Zoomed-in Science: Funding boost for QUT primary schools program

A QUT science outreach program that streams live lab experiments into primary school classrooms has received a funding boost from corporate and government sectors to take it to more regional schools.

Zoomed-in Science was started by QUT scientists and a Brisbane school teacher and is run by the QUT Faculty of Science and Centre for Materials Science.

The concept was born during the COVID lockdowns, with the program streaming its first free sessions into classrooms around south-east Queensland last year.

This year it is stretching its virtual wings and taking the QUT scientists into schools as far as Blackwater in central Queensland, and even Tasmania.

The Queensland Government recently awarded the program a $20,000 Engaging Science Grant, which comes on top of a $5000 community grant from Origin and a $5000 sponsorship from Boeing.

It has also received funding from scientific instruments company Shimadzu and the Central Highlands Regional Council.

Zoomed-in Science is delivered by an enthusiastic team of PhD students, lecturers and postdoctoral researchers, who do live experiments and present curriculum-relevant science and answer questions from their young audiences.

Zoomed-in Science presenters from the Centre for Materials Science and Faculty of Science in the QUT labs.

QUT chemist and researcher Dr Michael Pfrunder and his wife, Caitlin Pfrunder, who is a Brisbane primary school teacher, came up with the concept during the COVID lockdowns when schools ramped up their use of streaming technology.

Dr Pfrunder said the sessions were delivered via iPads, smart phones and the Teams virtual meeting app used by Queensland state schools.

“It’s enabled us to reach schools in regional and remote areas where it would be difficult to take an outreach program in person,” he said.

“This year it’s really exciting to be taking Zoomed-in Science as far as places like Blackwater and Windorah.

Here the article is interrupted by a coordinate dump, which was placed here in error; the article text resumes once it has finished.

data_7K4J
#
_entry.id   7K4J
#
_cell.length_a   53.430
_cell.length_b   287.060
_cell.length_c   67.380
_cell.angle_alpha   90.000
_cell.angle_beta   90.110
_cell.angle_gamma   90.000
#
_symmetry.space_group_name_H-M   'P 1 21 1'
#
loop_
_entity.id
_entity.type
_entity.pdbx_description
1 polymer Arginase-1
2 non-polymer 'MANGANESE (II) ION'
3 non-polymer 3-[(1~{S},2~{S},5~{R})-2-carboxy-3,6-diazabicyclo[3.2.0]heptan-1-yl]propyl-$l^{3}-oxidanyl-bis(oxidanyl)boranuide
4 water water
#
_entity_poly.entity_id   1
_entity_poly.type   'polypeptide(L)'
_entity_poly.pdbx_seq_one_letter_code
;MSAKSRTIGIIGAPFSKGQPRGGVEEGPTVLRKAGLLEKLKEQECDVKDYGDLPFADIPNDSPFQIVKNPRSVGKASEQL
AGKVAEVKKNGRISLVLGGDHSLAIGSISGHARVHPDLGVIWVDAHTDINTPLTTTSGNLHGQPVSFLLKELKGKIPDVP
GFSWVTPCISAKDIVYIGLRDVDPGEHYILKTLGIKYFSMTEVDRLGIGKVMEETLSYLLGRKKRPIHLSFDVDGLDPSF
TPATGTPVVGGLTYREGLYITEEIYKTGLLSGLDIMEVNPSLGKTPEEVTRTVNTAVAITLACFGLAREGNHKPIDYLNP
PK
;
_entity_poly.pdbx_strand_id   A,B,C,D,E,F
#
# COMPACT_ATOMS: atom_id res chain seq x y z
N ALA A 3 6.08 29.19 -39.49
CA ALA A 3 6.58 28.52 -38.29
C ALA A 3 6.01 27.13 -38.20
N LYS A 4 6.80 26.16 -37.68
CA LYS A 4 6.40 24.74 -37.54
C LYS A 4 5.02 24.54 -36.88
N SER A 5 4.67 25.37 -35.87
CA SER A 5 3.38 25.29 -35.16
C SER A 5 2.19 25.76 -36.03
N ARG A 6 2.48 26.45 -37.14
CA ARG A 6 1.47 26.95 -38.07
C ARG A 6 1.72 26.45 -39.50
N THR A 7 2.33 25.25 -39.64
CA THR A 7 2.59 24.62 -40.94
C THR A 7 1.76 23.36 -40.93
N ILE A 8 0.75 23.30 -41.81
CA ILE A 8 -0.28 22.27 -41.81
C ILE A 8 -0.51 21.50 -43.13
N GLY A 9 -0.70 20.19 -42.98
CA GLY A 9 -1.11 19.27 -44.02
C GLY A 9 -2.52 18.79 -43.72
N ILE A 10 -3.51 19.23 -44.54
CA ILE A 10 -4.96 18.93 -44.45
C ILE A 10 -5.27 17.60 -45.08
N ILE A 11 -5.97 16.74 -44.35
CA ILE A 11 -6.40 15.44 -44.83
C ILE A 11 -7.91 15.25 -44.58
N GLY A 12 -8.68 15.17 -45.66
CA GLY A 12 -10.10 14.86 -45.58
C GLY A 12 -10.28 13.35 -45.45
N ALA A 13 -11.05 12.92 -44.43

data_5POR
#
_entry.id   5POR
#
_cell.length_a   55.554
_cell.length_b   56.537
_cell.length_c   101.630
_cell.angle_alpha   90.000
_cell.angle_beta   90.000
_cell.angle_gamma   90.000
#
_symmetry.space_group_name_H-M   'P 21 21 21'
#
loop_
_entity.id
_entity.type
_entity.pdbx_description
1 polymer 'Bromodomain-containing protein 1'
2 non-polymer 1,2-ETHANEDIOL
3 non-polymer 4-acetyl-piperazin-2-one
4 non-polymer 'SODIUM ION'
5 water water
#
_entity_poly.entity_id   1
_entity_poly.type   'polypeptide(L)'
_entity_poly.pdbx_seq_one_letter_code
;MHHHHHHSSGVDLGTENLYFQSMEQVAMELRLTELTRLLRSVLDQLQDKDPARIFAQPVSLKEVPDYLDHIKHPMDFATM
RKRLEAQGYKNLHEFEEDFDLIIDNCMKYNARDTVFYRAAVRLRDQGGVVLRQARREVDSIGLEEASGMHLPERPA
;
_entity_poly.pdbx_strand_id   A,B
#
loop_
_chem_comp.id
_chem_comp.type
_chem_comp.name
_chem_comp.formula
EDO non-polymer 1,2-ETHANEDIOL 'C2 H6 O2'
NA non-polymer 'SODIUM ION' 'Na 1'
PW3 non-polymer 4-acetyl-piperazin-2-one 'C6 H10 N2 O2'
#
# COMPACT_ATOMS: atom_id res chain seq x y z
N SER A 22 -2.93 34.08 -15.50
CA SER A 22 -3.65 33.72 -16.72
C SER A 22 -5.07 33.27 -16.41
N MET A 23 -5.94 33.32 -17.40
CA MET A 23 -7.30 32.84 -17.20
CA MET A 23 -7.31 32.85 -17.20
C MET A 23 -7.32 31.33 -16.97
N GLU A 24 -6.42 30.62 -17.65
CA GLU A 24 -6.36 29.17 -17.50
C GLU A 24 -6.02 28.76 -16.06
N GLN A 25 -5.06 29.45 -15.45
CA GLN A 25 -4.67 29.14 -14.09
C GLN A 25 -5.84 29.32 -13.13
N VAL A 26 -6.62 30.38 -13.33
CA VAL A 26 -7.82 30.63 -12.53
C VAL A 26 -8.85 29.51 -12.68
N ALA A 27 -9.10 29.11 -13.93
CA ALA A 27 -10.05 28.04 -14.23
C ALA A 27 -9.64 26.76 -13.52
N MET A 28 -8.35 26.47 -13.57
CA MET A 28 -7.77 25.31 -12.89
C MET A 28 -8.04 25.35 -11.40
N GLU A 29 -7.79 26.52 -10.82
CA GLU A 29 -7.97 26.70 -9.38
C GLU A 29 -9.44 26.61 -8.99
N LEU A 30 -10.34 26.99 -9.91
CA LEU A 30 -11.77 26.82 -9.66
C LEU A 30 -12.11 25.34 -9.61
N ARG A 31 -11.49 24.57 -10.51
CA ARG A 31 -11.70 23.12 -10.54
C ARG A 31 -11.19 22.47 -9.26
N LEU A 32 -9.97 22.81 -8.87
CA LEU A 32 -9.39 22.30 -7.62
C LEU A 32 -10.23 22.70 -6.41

“Kids in remote areas don’t always get the same opportunities to participate in science events as kids in bigger cities. But brilliant scientists can be born anywhere, so it’s important to fire up their imagination and interest at a young age.”

Dr Kathleen Mullen.

Program co-coordinator Dr Kathleen Mullen, from the Centre for Materials Science, said the sessions targeted kids in Prep to Year 6 – a crucial age group where gender stereotypes were already forming but hadn’t fully kicked in.

“Primary schools often get forgotten about by science engagement programs – people tend to target high schools,” Dr Mullen said.

“But it’s these younger ages where they develop quite a lot of ideas about identities, and roles in society and people’s jobs – including who can be a scientist and what a scientist looks like.

“If you ask a group of young children to each draw a scientist, you’ll probably get a lot of pictures of men in lab coats. But we want to show them that anyone can be a scientist in the real world. We want to excite them and engage with them, before they develop strong stereotypes.”

Zoomed-in Science was originally trialed in Ms Pfrunder’s classroom at Jindalee State School.

She helped ensure it was developed to support the chemistry-based ‘matter’ units in the Australian primary school science curriculum – and accommodate the busy schedule of teachers. She’s also continued to be a teacher-consultant for the ongoing program.

Caitlin Pfrunder in her school classroom, with Dr Michael Pfrunder on screen.

“As teachers, we’re so busy during the day that any extra activity needs to be easy to use and conducive to ongoing learning in the classroom,” Ms Pfrunder said.

“We developed Zoomed-in Science with this perspective in mind and the result is a program that makes teachers jobs easier rather than adding to their workload.”

So far this year, the Zoomed-in Science team has delivered 30 sessions at eight schools, in places including Tara, Miles and Condamine in the western Darling Downs, Goondiwindi, and even Tasmania.

In Semester 2, they are taking a virtual road trip to six more regional primary schools, including Blackwater North (800km from the scientists’ home base at QUT Gardens Point in Brisbane) and Windorah (1200km away).

Primary school teachers interested in bringing Zoomed-In Science to their schools can visit the QUT website

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